Harold Percival

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Bob_H
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Harold Percival

Post by Bob_H » Mon Nov 11, 2013 8:18 am

Over 2,000 are expected to attend the funeral of Harold. Just shows that the great British public still care and still remember. God bless him.

Harold Jellicoe Percival, a distant relative of Spencer Perceval - the only British prime minister to be assassinated - helped with the famous Dambusters raids during the Second World War.

He died last month aged 99 in a nursing home.

Poignantly for the ex-military man, his funeral service will be held at 11am on Armistice Day.

But Mr Percival, who served as ground crew with RAF Bomber Command, never married, had no children and has no close family members able to attend the service at the Lytham Park Crematorium, Lytham St Annes, in Lancashire.
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Geoff Hutch
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Re: Harold Percival

Post by Geoff Hutch » Mon Nov 11, 2013 10:14 am

Remembrance aquired a new meaning for me this weekend. I sat at the reunion dinner at a table with Dusty and Sheila Fog and the death of Mick Herbert came up. Mick was a good friend to me, as the new boy and worse still a boy soldier in 2nd troop A squadron January 1967, Paderbourne, it was Mick, who'd just transfered into the regiment, who befriended me and showed me the ropes. He was the operator on 12B wher I was the gunner, he introduced me to bake bean butties on the move across the tank bridge. I once carried him across my shoulder down the track to the snow queen hut after a paticularly good night out. My half troop had a night off from our patrols in Newry and were back at Gosford Castle where I had a pint with Mick just before he left on his last journey down to Newton Hamilton, he left with the promise of seeing me later. Dusty was with him on that last journey, I think we were both transported back those 40 years to that very night as we remembered the tragic events that led to his and Joe Cotton's deaths. Later talking with Trevor Batchelder and a new troop leader from the regiment I learned that Trevor had been Mr Williams Wynn's troop corporal. That night Trevor had been due to lead the troop on patrol but Mr Williams Wynn said, for what ever reason, he would lead. We all know what happened, he was hit in the head by a snipers bullet which then hit Lasher Hansell in the back. Again memories were came flooding back.These are just 3 of the cracking lads we've lost over the years, Rembrance Sunday this year has been special for me, at 11 am this morning lets all remember these pals of ours, perhaps they were not Angels on earth but hopefully they're with the Angels now.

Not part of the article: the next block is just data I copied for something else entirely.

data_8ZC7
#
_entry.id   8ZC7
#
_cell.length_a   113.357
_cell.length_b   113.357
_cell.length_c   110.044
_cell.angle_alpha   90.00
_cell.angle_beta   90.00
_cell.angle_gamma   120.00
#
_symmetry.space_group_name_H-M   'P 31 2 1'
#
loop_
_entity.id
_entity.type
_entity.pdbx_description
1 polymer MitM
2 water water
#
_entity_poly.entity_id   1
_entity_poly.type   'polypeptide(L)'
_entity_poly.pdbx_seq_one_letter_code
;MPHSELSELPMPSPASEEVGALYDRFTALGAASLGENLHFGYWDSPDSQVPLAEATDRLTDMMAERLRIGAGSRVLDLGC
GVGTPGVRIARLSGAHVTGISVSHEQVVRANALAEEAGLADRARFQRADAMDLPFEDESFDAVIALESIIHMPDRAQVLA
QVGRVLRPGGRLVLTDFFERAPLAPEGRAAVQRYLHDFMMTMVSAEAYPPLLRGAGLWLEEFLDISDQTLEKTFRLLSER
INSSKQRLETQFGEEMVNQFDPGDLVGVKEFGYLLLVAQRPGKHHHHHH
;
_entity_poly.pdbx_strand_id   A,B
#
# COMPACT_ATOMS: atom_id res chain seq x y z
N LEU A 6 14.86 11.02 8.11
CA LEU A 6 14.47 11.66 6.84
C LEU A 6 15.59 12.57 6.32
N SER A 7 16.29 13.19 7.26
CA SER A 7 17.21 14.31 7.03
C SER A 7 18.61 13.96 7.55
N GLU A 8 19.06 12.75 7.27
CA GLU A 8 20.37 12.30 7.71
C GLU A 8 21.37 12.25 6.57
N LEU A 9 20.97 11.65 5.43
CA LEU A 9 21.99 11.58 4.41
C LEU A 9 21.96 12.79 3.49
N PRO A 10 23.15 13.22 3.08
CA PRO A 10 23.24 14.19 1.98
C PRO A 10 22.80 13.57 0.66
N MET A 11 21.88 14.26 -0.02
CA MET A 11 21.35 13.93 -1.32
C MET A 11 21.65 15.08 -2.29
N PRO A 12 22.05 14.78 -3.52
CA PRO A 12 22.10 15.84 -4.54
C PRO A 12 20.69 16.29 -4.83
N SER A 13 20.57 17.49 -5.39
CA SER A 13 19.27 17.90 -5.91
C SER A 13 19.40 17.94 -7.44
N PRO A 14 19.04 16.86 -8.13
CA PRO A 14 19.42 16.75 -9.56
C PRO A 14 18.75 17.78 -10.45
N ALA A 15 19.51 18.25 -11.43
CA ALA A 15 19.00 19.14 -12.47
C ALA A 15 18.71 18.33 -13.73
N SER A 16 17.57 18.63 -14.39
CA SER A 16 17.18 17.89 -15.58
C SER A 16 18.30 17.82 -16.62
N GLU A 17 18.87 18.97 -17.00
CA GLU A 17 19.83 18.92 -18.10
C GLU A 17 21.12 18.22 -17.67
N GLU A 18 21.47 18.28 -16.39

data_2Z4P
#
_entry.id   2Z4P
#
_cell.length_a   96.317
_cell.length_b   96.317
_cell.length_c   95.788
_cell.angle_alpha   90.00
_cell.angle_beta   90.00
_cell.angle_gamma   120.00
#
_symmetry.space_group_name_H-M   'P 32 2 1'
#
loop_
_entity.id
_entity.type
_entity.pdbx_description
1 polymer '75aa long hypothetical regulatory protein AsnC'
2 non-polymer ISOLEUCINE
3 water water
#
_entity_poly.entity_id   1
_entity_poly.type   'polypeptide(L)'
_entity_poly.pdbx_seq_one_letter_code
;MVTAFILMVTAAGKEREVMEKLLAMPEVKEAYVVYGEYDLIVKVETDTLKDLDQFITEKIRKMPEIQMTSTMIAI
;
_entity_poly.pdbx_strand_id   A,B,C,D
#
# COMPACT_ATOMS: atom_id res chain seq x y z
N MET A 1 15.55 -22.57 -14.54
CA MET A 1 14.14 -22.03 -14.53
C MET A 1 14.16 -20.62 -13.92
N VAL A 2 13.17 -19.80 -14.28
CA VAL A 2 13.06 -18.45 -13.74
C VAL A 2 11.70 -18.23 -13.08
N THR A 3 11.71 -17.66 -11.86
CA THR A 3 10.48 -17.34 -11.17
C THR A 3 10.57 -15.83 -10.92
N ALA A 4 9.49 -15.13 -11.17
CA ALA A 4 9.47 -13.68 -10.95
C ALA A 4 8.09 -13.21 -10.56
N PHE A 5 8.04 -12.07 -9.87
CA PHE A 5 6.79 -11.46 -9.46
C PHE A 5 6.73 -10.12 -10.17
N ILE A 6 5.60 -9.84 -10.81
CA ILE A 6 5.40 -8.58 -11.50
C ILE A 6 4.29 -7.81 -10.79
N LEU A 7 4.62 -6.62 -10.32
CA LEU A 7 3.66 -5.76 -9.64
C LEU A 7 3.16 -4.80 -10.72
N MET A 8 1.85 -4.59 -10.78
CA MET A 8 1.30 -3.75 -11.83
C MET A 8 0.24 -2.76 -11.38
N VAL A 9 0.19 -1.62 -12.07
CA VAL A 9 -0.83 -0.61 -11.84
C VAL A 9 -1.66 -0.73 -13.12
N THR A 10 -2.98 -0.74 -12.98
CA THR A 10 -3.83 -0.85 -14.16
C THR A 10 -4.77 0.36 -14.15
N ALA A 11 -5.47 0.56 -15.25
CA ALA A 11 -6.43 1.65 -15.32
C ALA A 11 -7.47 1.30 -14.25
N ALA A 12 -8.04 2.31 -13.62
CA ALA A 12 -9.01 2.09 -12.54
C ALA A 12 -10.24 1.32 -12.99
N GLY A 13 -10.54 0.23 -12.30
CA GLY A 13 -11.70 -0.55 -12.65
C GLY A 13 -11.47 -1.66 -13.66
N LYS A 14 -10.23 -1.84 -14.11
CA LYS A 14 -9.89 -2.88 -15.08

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Re: Harold Percival

Post by tigger » Mon Nov 11, 2013 11:19 am

Hi Geoff

I will stand and remember all our fallen at 1500 local time 1100 GMT

I remember the trip to Gosford Castle too. from our Base in the cop shop in Newry. (Mr. Weatherall Pepper and Scouse Highton from that time have passed) it was a good troop

Cheers Trev Jones